In any event, the Union has asked nothing concerning managerial functions. The Plan is limited to open market share purchase. The maximum rate of employee contributions is 5 per cent of salary, yet there are some 4,000,000 shares outstanding, we are told. The bargaining the Union sought involves, not control of the Company, but the status of the offer and of the employees who rely upon it. Richfield invites its employees to become stockholders whether they belong to this Union or not, and seeks to keep them as stockholders by withholding their deferred benefit of Company contributions until as to each employee, all conditions of the Plan shall have been met. To the extent that the Board may rely upon such provisions as stating a "condition of employment" and hence may establish one of the bases upon which its order rests, we think it is correct. Equally Richfield's fears are ill-founded, we suggest, if the Company is correct in its representations to us that "Richfield may terminate the entire plan at will." Section X, if it be controlling, and on this point we do not rule, in part expressly provides: "The Board of Directors of the Company reserves the right to amend or terminate this Plan at any time."
Richfield seeks to pitch its argument on yet additional grounds which may be briefly noted. We are told that the duty to bargain collectively could not have been intended by Congress to cover a "field as significant as that of stock acquisition and ownership." Aside from the fact that Congress never forbade such bargaining, the Company's point is not of the essence of the issue before us. Our question is far more narrowly limited since Congress expressly has provided for collective bargaining with respect to wages and conditions of employment. To the Board has been left the determination as to what facts and circumstances spell out "wages" or what situations involve other "conditions of employment." We will presently reach consideration of the case in those very terms.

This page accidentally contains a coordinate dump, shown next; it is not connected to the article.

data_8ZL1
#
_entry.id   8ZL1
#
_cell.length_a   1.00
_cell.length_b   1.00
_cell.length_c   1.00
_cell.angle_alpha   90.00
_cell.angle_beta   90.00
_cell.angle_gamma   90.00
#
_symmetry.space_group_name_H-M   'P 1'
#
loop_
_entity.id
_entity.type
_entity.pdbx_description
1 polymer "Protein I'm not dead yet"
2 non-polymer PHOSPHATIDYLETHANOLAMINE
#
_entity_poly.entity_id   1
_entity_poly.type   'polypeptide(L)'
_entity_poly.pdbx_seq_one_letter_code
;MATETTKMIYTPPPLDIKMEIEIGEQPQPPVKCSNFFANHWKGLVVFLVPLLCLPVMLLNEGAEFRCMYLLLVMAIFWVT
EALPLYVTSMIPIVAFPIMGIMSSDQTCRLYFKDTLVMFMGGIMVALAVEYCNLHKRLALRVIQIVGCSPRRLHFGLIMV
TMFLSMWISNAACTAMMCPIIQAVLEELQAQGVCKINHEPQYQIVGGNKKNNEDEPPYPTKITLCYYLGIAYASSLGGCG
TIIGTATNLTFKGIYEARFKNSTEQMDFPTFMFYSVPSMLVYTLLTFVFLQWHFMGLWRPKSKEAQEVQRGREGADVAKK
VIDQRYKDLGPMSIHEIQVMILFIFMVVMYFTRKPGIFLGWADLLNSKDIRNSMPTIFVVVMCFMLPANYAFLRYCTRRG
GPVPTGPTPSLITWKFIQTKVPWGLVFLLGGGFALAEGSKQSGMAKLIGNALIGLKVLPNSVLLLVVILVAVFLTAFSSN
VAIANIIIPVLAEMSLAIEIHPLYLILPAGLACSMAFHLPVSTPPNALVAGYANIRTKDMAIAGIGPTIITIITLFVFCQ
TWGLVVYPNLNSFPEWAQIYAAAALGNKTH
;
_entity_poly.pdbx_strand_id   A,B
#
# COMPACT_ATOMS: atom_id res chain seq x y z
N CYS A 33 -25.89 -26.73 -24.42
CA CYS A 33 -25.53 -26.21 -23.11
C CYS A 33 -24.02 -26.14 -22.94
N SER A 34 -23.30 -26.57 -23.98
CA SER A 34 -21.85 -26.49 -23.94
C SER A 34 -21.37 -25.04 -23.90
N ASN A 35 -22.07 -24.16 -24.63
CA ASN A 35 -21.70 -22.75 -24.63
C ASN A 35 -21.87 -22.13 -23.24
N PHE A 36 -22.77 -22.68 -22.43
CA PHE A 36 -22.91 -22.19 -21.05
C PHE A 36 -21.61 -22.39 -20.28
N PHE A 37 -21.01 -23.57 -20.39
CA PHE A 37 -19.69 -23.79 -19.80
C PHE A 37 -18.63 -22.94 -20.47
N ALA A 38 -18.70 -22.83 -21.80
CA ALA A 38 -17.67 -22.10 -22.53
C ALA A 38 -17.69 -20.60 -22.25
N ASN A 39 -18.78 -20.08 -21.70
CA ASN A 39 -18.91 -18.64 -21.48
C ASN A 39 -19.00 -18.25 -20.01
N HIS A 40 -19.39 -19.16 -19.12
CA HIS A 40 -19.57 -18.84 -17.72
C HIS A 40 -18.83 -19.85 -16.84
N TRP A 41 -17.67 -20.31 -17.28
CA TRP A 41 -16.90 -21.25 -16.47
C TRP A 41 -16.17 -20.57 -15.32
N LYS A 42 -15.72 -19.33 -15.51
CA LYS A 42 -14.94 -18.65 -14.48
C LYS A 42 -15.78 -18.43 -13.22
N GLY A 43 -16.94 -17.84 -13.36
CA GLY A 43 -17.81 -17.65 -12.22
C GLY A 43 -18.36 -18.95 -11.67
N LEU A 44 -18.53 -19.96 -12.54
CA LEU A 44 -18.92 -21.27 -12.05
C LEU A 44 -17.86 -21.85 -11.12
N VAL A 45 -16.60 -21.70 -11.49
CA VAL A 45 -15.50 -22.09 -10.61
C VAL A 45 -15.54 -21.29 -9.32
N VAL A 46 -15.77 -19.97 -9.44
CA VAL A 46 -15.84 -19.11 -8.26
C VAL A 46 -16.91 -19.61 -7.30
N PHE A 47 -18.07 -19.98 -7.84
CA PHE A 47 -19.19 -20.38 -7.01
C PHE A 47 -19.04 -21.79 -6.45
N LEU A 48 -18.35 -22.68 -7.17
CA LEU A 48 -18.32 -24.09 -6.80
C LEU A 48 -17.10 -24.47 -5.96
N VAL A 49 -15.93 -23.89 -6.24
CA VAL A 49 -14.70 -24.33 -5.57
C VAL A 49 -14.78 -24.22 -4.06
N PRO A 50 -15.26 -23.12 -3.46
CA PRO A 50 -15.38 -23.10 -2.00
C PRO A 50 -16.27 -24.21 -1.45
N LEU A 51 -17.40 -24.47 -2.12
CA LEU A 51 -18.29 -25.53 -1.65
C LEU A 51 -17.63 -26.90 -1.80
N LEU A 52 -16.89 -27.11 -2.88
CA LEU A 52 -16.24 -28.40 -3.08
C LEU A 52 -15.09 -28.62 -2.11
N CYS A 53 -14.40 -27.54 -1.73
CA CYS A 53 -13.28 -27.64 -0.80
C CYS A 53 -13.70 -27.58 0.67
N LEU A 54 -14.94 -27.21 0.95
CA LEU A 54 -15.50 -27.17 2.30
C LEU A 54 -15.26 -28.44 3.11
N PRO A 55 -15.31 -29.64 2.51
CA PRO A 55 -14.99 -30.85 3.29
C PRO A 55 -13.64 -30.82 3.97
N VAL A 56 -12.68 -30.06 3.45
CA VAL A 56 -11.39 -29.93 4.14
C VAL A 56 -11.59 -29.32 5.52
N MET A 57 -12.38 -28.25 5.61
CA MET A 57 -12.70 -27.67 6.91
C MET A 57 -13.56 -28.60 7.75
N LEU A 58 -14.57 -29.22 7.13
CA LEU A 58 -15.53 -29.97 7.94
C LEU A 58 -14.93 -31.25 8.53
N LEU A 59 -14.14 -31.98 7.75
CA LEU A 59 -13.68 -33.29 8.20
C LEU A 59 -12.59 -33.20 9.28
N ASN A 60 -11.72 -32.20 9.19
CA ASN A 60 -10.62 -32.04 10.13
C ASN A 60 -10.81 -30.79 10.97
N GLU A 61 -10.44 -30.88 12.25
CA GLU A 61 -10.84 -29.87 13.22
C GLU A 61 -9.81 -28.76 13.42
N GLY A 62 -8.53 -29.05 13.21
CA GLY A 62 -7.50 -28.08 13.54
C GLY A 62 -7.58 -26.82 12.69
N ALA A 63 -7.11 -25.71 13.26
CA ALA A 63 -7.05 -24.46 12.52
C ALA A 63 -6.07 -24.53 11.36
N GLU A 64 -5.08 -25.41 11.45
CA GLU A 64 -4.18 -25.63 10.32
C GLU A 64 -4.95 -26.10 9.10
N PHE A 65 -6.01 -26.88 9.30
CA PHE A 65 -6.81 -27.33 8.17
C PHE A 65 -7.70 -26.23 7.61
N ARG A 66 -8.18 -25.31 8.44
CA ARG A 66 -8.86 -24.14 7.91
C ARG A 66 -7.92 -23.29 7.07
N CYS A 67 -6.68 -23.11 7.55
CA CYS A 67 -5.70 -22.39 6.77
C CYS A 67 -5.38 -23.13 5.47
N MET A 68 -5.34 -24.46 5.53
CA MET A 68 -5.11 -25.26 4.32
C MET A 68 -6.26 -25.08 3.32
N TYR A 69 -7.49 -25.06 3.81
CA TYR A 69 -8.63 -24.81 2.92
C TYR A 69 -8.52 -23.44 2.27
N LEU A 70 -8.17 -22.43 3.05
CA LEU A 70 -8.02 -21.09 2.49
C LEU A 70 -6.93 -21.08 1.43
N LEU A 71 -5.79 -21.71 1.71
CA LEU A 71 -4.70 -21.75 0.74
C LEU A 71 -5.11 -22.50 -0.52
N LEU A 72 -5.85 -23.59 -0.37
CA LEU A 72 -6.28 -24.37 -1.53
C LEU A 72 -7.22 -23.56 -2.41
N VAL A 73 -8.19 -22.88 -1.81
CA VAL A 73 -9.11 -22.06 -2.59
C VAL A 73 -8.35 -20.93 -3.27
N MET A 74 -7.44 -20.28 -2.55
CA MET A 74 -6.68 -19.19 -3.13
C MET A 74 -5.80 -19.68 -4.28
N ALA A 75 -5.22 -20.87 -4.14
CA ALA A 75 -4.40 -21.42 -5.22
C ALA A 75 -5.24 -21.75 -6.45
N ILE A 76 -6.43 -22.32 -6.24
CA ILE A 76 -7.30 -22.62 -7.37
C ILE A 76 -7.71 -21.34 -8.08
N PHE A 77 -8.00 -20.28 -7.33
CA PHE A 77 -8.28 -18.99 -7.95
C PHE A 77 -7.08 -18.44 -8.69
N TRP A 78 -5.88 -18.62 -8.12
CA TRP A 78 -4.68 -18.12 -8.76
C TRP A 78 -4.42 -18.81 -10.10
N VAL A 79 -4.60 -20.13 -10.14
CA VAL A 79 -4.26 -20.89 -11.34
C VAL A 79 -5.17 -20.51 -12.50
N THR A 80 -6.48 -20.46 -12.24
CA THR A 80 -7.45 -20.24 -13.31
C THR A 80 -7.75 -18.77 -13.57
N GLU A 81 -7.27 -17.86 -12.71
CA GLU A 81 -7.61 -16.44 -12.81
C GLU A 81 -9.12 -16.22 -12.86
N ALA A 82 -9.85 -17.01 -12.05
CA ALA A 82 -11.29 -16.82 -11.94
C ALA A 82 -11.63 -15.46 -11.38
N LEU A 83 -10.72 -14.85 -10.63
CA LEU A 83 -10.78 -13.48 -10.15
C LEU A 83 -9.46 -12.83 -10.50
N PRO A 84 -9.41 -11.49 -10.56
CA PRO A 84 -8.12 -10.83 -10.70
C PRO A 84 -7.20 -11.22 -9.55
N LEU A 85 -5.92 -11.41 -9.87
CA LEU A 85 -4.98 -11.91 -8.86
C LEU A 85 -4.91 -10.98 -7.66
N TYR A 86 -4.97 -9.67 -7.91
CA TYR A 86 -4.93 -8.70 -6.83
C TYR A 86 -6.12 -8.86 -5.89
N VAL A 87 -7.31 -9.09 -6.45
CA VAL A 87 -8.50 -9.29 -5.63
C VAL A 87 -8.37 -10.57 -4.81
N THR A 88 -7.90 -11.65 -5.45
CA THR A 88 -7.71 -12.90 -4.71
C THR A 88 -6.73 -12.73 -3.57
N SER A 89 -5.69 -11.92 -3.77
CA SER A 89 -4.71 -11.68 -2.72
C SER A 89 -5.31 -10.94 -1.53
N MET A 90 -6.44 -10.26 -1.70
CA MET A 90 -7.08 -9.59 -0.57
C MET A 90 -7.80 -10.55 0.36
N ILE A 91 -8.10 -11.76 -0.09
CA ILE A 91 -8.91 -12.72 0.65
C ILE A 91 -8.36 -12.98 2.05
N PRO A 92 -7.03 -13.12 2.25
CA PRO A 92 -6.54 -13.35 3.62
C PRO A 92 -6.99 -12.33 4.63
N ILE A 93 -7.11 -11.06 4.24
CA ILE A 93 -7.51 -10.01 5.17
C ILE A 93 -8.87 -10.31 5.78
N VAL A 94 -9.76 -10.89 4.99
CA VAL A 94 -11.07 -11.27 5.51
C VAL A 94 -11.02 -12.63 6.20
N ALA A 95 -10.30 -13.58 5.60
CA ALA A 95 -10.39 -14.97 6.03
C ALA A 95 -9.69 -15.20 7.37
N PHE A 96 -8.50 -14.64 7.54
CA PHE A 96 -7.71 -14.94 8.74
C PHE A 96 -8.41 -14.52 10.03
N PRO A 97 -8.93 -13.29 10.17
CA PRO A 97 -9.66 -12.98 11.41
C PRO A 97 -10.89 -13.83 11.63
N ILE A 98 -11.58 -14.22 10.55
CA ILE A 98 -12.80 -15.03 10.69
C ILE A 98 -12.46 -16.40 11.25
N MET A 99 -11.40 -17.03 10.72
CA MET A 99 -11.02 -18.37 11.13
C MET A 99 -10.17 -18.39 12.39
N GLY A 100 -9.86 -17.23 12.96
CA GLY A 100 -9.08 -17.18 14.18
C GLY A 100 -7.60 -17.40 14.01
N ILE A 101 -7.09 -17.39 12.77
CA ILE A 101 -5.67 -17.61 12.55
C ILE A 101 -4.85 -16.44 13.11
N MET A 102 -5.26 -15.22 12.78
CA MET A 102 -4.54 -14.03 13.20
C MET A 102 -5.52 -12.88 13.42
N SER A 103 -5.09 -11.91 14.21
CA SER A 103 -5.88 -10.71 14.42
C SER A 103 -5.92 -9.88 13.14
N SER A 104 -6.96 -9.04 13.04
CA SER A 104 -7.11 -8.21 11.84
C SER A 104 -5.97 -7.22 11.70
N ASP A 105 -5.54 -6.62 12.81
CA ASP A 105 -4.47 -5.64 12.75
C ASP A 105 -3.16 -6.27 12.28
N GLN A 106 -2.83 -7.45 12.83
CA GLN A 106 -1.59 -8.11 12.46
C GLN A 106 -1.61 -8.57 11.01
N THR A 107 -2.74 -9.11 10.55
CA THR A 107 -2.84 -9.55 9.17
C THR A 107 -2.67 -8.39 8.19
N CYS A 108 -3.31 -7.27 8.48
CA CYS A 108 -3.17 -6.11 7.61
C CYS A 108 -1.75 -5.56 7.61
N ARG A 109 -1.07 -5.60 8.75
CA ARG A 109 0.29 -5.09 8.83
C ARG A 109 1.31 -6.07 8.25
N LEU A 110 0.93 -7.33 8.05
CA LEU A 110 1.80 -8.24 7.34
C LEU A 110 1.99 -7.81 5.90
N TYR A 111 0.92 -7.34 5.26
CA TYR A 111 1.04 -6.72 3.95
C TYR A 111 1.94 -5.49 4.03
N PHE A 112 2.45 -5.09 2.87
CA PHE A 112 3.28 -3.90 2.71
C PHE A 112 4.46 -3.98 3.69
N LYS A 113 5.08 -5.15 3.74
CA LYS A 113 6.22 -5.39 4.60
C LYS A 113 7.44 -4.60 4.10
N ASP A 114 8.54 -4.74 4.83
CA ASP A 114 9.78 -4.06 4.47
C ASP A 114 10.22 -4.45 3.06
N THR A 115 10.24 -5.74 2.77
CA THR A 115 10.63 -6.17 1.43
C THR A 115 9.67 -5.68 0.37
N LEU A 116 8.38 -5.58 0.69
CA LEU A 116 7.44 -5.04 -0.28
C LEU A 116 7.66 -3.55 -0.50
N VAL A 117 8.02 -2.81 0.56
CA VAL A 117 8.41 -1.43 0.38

Meanwhile we note the Company's further claim that the Board's order violates constitutional rights:
(1) by "depriving the employer of freedom and liberty to contract concerning the disposition of its property" in contravention of the Fifth Amendment7;
(2) by superseding the individual employee's freedom of contract by binding employees to purchase stock with funds already earned and owned by them8; and
(3) by transcending the authority delegated to the Board because as so exercised, the Board's power may be "so broad as to include the ownership of corporate employers," all without "understandable limitations on its scope"; and besides, the Act as so interpreted, may "invade the field of legislation reserved to the States."9